The biggest problem is Banton is taking a larger percentage of his shots in the mid-range than anyone else on the team at 34% and he’s making just 34.4% of them. The Michigan game really exposed Banton in this area — outside of a couple instances, he had a tough time getting all the way to the rim and had to settle for a lot of tough in-between shots.
Nebraska’s 3-point rate has increased about five points, from 39.6% to 44.1%, but the percentage has held pretty steady at 32.4% compared to 31.8% last year. That’s just below the break-even point and it explains a lot of Nebraska’s offensive problems.
Lat Mayen and Thorir Thorbjarnarson are taking more than 60% of their shot attempts from beyond the arc and both are shooting under 27%. When your designated shooters can’t make shots, you’re going to struggle. Toss in Teddy Allen taking 42.5% of his shots from deep while hitting just 33.3% of them and that’s a lot of missed shots.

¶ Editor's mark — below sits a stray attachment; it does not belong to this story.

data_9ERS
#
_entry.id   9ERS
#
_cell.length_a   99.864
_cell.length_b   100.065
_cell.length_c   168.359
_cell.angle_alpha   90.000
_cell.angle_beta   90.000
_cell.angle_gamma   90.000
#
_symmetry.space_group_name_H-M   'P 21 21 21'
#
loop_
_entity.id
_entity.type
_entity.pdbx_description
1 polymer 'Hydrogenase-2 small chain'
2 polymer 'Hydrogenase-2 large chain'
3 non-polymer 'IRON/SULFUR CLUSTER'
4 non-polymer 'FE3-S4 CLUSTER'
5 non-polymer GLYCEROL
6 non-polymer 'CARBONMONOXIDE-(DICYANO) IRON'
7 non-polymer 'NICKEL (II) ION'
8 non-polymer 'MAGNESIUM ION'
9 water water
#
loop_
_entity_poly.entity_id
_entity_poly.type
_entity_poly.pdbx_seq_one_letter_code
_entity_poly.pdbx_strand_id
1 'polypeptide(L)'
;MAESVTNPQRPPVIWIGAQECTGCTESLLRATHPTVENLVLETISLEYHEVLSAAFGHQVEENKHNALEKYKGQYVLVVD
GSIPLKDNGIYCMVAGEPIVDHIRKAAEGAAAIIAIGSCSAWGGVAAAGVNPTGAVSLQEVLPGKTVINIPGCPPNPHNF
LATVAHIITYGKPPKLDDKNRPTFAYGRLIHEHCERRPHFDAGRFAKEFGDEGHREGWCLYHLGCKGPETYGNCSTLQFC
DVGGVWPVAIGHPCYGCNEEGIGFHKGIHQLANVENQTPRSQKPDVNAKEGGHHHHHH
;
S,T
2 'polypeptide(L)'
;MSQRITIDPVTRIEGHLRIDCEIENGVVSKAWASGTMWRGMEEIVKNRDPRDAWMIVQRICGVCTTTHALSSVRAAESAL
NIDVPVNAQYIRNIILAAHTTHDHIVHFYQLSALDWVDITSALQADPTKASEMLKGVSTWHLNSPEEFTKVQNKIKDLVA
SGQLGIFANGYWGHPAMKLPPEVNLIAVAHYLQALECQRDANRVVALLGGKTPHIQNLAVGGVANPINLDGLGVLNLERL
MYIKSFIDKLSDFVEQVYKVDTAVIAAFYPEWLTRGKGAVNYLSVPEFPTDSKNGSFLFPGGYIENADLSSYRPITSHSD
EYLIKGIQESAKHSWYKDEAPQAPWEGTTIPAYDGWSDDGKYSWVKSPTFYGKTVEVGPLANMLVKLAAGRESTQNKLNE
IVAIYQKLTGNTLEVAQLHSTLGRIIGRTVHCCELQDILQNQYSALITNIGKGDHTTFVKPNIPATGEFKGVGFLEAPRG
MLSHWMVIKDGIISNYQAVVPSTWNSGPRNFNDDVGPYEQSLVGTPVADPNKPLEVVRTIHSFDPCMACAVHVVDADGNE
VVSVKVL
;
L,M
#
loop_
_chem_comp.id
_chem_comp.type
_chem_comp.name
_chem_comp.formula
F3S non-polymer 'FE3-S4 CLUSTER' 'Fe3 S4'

Trey McGowens (shooting 40.7% while taking 33.8% of his shots from 3) and Kobe Webster (shooting 37.8% while taking 59.7% of his shots there) have been the team’s best shooters, but they’ve also been incredibly hot-and-cold more so than reliable. The sample size is still too small on Trevor Lakes.
Nebraska is getting to the foul line more often and converting the shots at a better rate than last year, but the Huskers are still only shooting 64.4% on their freebies. Allen and McGowens are the biggest culprits here, though no one is shooting particularly well other than Shamiel Stevenson.